When asked if he thinks the Constitution is a sacred document, Lee says his view is "consistent with the doctrinal view: I believe that the Constitution was written by wise men, raised up by God to that very purpose." Mormons don't necessarily "put the Constitution on par with Scripture; it's not a canonical text that contains religious doctrine. But it is a special document that needs to be revered."
It's a belief Lee learned from an early age. "It was nothing unusual to talk about the Constitution around the dinner table, or running errands, or working in the yard," Lee remembers his upbringing. "Our faith was -- I hesitate to say alongside the Constitution because I don't want to put them on the same platform -- but it was another thing that we discussed constantly in our home."
Mike Lee's "defining moment" came when he was called on a mission. "It's a refiner's fire. There's nothing else quite like it," Lee beams. During his time as a Mormon missionary in Texas along the lower Rio Grande valley, Lee learned how to communicate -- and defend -- the doctrines of his faith.
That would come in handy during Mitt Romney's 2012 presidential campaign when one Texas evangelical pastor denounced Mormonism as a "cult." Robert Jeffress, who meanwhile encouraged believers to vote for Texas Governor Rick Perry, told reporters "Every true, born again follower of Christ ought to embrace a Christian over a non-Christian."
Lee recoils at the thought. "I've never fully understood why some say Mormons aren't Christian." While Romney reliably avoids specific discussions about Mormon theology, Mr. Lee does not hesitate.
"It is demonstrably false to say that [Mormons are] anything other than Christians," says Lee.
Latter-day Saints believe in Christ, but the Church's cosmology might be one -- or three -- steps too far for some Christians. When it comes to the composition of the Trinity, Lee explains, "We regard them as separate distinct beings. It has never struck me as that big of a disagreement."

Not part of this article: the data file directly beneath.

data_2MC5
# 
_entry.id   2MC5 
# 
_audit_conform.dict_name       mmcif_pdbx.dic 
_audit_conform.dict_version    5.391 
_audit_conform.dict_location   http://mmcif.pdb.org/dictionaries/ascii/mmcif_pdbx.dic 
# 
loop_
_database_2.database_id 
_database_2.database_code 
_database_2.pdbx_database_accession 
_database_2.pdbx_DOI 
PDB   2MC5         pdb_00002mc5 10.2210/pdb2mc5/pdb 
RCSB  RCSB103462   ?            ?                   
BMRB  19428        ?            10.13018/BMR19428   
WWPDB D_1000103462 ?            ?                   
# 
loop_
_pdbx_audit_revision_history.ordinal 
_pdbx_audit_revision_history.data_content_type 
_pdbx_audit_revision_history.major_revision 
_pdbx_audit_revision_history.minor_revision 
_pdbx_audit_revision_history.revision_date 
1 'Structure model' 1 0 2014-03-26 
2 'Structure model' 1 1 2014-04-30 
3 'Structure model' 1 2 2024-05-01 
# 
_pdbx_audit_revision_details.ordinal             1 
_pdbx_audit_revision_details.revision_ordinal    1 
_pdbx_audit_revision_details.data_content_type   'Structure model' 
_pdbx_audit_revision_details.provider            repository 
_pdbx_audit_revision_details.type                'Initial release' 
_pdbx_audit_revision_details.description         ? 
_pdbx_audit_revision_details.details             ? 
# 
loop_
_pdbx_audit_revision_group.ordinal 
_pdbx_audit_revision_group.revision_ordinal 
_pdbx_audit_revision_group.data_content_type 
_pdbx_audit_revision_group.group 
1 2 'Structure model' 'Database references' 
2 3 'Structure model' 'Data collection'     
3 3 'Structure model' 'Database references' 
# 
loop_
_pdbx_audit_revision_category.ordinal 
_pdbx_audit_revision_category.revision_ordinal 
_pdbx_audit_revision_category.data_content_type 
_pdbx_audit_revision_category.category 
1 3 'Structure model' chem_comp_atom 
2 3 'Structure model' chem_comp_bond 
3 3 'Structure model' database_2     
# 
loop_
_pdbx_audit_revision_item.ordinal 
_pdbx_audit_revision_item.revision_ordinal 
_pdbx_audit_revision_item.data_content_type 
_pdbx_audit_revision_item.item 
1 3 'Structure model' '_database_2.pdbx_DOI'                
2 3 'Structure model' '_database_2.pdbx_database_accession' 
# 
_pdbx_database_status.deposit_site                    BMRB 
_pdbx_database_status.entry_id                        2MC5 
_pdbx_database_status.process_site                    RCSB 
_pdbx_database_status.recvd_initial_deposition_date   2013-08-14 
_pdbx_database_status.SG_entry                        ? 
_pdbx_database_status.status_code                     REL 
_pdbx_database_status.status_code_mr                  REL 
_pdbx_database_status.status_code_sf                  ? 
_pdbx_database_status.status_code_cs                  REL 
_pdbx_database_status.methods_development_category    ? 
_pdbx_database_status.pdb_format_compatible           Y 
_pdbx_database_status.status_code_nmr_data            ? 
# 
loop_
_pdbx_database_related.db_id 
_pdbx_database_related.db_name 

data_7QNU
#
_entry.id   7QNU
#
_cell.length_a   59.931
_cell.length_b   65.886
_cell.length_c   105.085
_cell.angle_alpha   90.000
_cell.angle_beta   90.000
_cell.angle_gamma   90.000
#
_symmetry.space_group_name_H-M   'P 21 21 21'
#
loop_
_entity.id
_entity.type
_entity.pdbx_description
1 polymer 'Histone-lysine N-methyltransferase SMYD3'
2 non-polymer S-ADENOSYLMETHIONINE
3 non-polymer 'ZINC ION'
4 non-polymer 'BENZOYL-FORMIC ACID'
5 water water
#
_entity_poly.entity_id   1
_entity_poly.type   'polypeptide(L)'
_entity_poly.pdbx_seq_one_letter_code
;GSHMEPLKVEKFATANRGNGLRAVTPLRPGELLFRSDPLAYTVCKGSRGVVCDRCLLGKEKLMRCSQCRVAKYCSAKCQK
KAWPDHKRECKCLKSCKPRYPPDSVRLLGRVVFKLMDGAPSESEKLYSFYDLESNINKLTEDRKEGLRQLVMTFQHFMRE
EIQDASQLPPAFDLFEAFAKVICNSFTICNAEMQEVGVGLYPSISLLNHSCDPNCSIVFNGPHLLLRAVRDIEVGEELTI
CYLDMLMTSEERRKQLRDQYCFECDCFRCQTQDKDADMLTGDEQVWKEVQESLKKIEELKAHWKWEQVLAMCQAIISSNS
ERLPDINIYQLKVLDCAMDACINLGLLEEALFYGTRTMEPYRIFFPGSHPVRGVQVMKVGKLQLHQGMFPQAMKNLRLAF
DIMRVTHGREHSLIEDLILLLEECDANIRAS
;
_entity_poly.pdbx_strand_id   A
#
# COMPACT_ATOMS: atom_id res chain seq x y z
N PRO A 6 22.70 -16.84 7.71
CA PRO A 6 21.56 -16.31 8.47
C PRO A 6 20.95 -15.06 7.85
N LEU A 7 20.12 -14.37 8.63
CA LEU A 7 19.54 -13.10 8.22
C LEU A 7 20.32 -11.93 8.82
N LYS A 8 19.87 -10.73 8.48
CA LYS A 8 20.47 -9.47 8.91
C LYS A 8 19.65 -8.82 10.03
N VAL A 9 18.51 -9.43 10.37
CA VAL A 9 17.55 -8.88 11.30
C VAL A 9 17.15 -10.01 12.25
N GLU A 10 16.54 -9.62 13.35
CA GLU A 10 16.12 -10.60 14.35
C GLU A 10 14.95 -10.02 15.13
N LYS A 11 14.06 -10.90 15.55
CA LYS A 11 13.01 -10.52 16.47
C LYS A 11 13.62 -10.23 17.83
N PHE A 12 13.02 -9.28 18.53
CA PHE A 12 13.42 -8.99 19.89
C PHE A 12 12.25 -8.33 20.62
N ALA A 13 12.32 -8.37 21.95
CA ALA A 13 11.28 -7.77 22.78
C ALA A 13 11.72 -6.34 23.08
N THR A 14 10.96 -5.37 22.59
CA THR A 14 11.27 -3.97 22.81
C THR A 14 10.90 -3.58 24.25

That might come as a surprise to Pope Francis, who Lee met in June 2014. "I expressed my belief in Jesus Christ to him, and he reciprocated." The Catholic Church had answered the question of whether a Mormon baptism was valid thirteen years earlier: "Negative."
But Lee would not be deterred. "If you want me to get into the doctrinal basis for it... If God the Father is in fact God the Father, and in the sense that Jesus Christ is His Son, that would imply separate beings. Intuitively, it makes sense."
Though the Mormon belief in three divine beings won't make sense to most Christians any time soon, another unique Latter-day doctrine might assist in the defense of an institution of present interest to the Supreme Court.
"I think Mormons will continue to be vocal on the topic of eternal marriage," Lee tells me. Latter-day Saints believe that marriages "sealed" in their temples are eternal. The idea that the family is forever has acted as a high barrier to divorce: for Mormons who marry in a temple, only six percent of them break up.
"When you see a relationship between a man and a woman as an eternal unit," Lee says, "it has a positive effect on a marriage. When they see it in that light, it gives them more motivation to keep working at it."
If Lee's Marriage and Religious Freedom Act is any indication, he is no less motivated.